And finally: Apple's AR glasses could include transition lenses

All the lighter stories you may have missed this week
Apple's AR glasses with transition lenses
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Welcome to And finally, the place to come one last fix of wearable tech goodness. And have we got some goodness for you.

Hitting the headlines this week was a potential first look at a pair of Samsung AR glasses, new fitness trackers from Huawei and spin-off company Honor, a dedicated sleep tracking app for TicWatch Pro owners and an Apple Watch accessory that swimmers may well lap up.

Read next: The best smartwatches to buy and use right now

We've saved four more stories for your reading pleasure and remember, you can catch up on all of the week's headline-grabbers on our dedicated news page.

Apple's AR smartglasses might have dimmable lenses

And finally: Apple's AR glasses might have transition lenses

Reports still point to a 2020 launch for Apple's first pair of augmented reality glasses and a new patent could point to one of its key features.

Originally filed in April 2018, the patent describes a head mounted display with adjustable rates of opacity, to help users fine-tune their viewing experience. What that really means is that the lenses could get brighter and darker as needed, much like a normal transition lens.

That's an enticing idea, which makes it sound almost like the glasses could double up as sunglasses. It could also let you block out your surroundings entirely, if you need to concentrate on a message or some information.

Check out our pick of the best Apple Watch apps to download.

Apple Watch safety features come to the rescue

And finally: The Apple Watch comes good on its safety features

Back when we reviewed the Apple Watch Series 4, we said that it was a watch that would save lives, and the Series 5 only furthers this. This week's been a good one for proving that point, happily.

First came a story out of New Jersey, where two hikers fell from a trail into an apparently precarious situation far from help. Luckily one of their Apple Watches detected a hard fall and automatically called for help from emergency services, eventually leading to their rescue.

Meanwhile, a woman in Alberta, Canada, used the Apple Watch's messaging functions to send texts to her boyfriend when a man invaded her home. She got her partner to call the police, which also resulted in the situation being resolved without more trauma.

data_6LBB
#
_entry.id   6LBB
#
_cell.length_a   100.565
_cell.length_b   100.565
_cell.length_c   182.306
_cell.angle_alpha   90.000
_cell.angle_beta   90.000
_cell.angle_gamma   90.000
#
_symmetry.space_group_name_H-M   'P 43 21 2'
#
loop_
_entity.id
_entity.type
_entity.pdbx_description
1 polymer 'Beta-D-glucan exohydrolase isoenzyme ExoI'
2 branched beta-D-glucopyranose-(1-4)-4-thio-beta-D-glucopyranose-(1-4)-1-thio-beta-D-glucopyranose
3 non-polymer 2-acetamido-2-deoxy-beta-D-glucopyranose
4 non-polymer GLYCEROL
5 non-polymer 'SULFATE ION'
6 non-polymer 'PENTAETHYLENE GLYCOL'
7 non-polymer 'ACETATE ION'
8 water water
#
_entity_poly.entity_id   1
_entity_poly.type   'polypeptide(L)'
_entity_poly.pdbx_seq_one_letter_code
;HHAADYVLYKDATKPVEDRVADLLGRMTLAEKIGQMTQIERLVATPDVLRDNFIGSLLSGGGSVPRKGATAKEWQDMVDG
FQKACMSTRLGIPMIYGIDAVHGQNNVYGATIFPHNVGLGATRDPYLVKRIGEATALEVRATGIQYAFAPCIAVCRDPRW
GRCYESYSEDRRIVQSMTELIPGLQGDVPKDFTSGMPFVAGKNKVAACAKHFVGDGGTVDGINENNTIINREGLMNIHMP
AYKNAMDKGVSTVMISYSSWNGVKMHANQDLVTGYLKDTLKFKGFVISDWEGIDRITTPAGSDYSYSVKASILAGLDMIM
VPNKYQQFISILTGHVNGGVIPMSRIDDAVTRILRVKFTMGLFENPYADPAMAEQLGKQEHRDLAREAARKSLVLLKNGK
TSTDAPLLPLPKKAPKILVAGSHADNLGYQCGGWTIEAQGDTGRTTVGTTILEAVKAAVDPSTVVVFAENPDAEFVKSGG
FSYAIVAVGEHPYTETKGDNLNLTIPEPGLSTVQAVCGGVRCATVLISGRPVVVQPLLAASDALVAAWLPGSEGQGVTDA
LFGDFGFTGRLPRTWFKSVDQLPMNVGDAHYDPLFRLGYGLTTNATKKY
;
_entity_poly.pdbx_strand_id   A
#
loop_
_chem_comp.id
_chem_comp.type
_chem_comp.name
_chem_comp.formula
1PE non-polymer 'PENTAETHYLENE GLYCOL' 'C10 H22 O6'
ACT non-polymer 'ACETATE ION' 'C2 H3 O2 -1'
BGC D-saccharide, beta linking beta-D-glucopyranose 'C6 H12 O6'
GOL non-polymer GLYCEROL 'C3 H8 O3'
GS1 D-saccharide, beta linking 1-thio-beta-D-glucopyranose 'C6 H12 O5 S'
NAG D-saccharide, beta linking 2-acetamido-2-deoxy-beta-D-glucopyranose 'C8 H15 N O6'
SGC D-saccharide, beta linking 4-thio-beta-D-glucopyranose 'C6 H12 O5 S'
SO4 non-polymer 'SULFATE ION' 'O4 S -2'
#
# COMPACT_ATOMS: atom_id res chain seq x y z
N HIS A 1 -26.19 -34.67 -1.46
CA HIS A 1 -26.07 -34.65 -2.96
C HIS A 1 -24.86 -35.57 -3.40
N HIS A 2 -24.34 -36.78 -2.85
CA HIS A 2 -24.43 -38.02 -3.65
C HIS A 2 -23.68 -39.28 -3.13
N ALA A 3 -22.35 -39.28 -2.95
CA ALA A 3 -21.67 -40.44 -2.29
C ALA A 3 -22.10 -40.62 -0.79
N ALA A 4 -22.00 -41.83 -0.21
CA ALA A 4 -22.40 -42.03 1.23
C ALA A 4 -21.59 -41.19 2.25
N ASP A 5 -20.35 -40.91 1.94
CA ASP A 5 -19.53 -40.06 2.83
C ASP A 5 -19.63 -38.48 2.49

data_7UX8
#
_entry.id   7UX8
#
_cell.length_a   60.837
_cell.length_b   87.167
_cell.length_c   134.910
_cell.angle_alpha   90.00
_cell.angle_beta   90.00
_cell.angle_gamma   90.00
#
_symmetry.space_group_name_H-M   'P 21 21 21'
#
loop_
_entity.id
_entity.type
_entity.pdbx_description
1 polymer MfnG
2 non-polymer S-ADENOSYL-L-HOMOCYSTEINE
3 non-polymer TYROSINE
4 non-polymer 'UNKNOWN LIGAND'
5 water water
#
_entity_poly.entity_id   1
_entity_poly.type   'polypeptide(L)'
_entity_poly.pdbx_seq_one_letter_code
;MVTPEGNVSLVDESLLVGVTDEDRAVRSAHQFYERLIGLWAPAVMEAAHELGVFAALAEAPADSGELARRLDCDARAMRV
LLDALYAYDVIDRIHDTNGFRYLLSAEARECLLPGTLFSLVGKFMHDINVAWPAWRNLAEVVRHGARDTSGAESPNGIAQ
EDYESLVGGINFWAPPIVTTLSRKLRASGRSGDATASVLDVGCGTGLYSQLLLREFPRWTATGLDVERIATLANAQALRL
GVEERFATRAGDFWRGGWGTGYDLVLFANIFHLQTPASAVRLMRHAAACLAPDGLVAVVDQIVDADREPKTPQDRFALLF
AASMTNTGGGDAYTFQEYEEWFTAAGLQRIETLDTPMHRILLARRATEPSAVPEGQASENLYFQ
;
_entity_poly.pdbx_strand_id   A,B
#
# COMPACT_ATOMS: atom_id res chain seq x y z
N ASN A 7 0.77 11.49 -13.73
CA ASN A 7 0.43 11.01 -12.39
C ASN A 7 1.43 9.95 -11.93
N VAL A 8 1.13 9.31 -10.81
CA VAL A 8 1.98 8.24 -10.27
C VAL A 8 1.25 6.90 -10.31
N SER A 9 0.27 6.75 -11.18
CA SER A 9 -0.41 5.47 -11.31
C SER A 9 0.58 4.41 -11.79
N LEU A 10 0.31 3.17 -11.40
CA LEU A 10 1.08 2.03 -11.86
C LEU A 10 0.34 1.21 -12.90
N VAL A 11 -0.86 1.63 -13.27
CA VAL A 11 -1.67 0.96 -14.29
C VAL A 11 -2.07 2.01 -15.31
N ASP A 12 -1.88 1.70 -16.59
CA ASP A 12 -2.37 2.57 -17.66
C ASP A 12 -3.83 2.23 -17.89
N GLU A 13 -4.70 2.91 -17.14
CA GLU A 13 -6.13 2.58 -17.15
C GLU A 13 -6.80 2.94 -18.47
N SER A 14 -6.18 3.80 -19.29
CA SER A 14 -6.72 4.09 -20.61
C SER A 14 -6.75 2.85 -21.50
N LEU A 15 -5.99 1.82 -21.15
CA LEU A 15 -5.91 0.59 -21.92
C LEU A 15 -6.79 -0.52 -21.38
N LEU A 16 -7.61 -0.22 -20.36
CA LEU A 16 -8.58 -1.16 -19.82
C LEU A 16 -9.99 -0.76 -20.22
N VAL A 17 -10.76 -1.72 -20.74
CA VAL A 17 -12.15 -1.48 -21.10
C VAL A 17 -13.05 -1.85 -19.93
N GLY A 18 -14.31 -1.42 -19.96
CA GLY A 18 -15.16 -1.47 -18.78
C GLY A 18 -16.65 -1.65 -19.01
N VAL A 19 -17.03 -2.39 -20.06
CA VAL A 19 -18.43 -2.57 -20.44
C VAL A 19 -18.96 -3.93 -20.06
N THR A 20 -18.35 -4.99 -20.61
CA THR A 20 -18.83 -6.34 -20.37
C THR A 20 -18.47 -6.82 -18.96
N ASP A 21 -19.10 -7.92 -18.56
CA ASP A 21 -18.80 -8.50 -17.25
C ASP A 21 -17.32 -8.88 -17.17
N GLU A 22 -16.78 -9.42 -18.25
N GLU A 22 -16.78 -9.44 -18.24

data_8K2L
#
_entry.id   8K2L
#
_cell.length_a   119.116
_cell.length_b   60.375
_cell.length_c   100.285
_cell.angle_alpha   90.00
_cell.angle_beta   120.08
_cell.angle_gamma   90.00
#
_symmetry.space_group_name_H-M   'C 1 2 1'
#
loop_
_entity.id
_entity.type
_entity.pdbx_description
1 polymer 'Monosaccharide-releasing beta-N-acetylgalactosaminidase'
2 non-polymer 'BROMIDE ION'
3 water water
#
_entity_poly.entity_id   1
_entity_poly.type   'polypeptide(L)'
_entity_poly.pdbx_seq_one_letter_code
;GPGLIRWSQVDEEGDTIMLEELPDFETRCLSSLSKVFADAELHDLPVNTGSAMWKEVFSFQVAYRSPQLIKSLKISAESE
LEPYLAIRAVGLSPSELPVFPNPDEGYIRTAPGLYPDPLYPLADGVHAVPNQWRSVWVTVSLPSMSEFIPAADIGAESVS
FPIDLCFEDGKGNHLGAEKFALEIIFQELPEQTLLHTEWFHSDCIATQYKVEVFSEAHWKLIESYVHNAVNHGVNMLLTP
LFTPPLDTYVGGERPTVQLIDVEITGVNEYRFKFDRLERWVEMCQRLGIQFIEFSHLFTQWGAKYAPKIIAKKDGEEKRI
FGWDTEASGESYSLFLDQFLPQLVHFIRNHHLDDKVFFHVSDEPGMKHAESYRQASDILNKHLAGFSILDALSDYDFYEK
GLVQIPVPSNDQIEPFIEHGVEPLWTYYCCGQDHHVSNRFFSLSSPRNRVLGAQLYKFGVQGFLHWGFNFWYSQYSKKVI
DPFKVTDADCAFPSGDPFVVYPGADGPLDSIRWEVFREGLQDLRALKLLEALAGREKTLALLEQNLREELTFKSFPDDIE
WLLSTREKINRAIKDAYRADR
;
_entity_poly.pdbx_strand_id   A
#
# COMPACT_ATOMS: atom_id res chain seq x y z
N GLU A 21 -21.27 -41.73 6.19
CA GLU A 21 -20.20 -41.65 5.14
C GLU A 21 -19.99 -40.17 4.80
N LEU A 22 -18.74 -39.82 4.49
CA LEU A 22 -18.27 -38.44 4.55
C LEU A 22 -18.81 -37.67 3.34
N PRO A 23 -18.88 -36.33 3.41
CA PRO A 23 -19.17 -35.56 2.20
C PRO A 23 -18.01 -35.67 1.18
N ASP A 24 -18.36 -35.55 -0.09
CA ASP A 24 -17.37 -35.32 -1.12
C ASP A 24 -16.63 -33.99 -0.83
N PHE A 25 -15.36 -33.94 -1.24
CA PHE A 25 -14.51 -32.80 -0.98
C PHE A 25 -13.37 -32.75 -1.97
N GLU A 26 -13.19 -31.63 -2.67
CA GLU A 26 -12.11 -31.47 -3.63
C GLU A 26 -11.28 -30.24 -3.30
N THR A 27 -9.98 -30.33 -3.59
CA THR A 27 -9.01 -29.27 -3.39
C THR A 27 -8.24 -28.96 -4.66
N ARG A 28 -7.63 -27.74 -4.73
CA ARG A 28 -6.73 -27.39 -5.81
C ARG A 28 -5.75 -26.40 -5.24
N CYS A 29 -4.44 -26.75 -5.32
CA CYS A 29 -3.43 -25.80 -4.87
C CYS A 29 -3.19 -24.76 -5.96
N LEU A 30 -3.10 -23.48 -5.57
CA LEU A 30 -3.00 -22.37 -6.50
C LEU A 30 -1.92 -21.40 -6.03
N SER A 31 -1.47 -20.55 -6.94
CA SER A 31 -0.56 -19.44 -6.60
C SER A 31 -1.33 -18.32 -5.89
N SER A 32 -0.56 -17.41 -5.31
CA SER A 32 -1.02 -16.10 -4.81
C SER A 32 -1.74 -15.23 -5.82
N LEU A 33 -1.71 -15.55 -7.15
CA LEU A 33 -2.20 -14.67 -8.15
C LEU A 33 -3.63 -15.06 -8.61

Read our guide on how to use ECG on the Apple Watch.

Microsoft brings out an Outlook app for Galaxy watches

And finally: Apple's AR glasses might have transition lenses

Microsoft has brought a bit of scheduling usefulness to your wrist, if you're both an Outlook user and the proud owner of a Samsung Galaxy smartwatch.

It's released an official app for the platform, letting those who've picked up an Samsung wearable get notifications from their email accounts, browse their inbox, and reply on the go if desired.

It's one of those that looks like it does what it says on the tin. You can download the app from the Galaxy App Store here now, although you'll also need the Outlook app installed on your smartphone to make it all work.

Check out our roundup of the best Samsung Galaxy Watch faces to download.

The Air Force could use smartwatches to monitor for fatigue

And finally: Apple's AR glasses might have transition lenses

Smartwatches can provide solutions in all walks of life, including threatening professional scenarios, as we discovered when we talked to startup Equivital about its heat stress-monitoring wearables.

The US Air Force looks like it's keen to be on the forefront of this technological wave. It's looking into using smartwatches to help pilots and crew monitor themselves for signs of excess fatigue - something that could seriously impair them in perilous situations.

With overnight flight missions a common occurrence, a few options are on the table including an app to help staff regulate their sleeping patterns when off-shift.

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